The government has recently made some changes in the GST return filing system. The return forms proposed earlier called the RET forms with ANX (annexures) have been shelved. The existing GST returns in forms GSTR-1, GSTR- 2A and GSTR-3B are getting a complete makeover. GSTR-1 relates to returns filed by suppliers for all outward supplies. GSTR-2A relates to purchases of a business. While GSTR-3B is a return for payment of GST taxes. Let’s understand some key tasks that taxpayers must attend to during the month of September and also look at the new forms for taxpayers.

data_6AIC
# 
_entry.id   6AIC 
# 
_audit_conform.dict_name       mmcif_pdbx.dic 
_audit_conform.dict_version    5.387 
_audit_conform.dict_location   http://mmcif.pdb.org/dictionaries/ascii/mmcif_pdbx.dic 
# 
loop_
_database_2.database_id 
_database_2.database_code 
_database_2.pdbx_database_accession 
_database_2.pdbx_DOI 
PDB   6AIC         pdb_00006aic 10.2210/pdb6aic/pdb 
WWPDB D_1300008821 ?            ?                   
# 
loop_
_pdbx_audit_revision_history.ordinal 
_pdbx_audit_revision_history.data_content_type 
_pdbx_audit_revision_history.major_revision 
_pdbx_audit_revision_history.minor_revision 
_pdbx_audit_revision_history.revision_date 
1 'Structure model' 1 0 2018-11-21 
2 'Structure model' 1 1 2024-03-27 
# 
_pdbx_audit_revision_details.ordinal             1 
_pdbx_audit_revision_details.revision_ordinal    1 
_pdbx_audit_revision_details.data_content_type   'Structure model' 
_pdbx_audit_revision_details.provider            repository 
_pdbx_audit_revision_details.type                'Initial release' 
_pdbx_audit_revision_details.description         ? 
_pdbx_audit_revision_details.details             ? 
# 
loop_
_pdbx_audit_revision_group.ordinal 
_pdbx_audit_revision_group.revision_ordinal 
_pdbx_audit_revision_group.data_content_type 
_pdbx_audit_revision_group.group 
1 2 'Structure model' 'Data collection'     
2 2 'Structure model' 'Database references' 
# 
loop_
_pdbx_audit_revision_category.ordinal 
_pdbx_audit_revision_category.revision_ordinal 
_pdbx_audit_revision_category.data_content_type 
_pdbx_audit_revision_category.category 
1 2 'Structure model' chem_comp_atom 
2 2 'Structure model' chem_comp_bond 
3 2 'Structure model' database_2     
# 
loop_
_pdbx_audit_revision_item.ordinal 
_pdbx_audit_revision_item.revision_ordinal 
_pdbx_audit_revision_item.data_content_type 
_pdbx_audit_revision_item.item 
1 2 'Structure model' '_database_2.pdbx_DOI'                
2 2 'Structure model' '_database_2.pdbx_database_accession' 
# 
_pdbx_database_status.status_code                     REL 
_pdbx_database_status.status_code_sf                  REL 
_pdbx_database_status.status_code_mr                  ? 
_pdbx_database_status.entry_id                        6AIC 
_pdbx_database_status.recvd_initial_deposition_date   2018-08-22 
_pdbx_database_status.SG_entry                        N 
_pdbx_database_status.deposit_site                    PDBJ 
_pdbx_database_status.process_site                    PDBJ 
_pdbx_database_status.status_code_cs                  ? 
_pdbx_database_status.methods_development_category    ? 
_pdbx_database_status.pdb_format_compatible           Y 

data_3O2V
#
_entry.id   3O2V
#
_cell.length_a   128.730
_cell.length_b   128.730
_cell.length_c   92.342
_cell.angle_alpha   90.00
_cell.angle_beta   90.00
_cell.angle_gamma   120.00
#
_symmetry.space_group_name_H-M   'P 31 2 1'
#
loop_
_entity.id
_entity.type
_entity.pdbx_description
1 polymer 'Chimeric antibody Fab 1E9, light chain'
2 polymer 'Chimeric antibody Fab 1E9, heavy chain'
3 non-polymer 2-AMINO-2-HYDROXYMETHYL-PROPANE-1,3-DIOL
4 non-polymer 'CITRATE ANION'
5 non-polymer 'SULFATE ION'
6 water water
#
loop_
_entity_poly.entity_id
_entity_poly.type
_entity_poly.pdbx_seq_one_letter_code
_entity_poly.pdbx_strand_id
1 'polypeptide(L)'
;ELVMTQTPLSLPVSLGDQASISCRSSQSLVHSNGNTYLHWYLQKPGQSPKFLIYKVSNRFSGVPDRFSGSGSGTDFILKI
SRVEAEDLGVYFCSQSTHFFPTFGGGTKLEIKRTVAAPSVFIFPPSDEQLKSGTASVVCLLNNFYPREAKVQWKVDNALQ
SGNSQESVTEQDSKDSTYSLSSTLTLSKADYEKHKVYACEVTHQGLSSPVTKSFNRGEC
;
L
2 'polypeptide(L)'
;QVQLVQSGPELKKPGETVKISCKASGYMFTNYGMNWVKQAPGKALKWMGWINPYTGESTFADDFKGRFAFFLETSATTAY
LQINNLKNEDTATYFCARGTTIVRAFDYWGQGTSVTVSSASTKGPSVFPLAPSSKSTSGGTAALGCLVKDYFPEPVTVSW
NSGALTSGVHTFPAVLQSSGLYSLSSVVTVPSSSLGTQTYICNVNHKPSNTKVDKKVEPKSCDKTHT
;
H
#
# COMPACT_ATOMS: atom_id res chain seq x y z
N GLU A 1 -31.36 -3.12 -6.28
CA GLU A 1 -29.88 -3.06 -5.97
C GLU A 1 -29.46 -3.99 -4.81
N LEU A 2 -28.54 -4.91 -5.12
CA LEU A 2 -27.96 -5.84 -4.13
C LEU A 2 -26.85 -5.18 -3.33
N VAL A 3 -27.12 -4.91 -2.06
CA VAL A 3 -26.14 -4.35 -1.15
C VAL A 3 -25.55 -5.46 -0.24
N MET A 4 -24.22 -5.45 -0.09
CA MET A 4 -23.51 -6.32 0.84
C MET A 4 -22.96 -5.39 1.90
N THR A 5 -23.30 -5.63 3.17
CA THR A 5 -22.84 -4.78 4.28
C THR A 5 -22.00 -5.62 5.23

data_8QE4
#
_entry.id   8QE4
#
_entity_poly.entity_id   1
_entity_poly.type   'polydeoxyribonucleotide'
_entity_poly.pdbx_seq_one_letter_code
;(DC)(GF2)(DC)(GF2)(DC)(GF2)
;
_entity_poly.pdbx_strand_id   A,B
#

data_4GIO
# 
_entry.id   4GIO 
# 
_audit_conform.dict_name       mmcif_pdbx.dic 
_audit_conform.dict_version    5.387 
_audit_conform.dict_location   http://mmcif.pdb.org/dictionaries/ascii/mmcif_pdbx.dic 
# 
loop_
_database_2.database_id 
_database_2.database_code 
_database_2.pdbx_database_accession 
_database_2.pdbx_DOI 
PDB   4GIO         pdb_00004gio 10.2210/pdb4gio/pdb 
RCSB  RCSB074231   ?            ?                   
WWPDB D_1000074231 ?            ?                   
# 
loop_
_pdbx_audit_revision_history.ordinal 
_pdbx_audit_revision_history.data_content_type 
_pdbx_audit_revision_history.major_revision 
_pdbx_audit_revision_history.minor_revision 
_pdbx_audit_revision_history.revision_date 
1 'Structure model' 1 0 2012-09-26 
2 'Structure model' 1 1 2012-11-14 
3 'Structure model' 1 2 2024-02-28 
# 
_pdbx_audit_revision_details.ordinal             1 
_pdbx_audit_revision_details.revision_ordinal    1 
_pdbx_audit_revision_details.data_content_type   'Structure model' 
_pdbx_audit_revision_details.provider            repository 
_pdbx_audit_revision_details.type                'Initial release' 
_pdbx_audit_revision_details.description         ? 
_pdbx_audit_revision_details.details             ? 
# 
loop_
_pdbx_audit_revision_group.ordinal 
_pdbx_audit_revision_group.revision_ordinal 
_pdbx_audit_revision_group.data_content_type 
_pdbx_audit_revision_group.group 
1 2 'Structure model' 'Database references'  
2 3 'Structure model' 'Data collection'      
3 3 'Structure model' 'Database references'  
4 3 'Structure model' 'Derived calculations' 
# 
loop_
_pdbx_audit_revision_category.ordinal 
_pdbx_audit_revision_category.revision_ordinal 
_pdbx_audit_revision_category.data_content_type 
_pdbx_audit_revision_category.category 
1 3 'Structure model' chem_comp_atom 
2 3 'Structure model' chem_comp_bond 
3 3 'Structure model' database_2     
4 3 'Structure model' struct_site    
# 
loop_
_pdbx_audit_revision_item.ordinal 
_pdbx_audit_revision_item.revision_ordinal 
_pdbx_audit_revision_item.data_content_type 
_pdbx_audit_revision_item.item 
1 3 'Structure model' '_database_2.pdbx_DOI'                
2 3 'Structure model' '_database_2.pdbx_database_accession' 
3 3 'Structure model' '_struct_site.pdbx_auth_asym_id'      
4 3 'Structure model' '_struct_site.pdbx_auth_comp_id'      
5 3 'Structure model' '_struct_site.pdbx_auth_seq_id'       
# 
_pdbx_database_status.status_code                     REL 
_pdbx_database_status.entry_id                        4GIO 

New Return form GSTR-2B
A new statement called GSTR-2B, which is applicable for all normal taxpayers has been launched. The information in GSTR-2B is being auto-populated from GSTR-1. Further, GSTR-1 details will be auto populated into GSTR-3B, to pay GST dues. GSTR-2B and auto-linking of GSTR-1 with GSTR-3B are being implemented from July and August 2020 return period onward.
Shifting from GSTR-2A to GSTR-2B – The benefits and road ahead
There is a shift in the need to reconcile purchase registers from GSTR-2A to GSTR-2B from July 2020 return period onwards. In this statement, taxpayers can view the summary of eligible and ineligible ITC with a further invoice-wise break up of purchases as well as imports. For instance, ITC for August 2020 return period will be taken based on the documents reported by their respective suppliers between 12th August and 11th September 2020.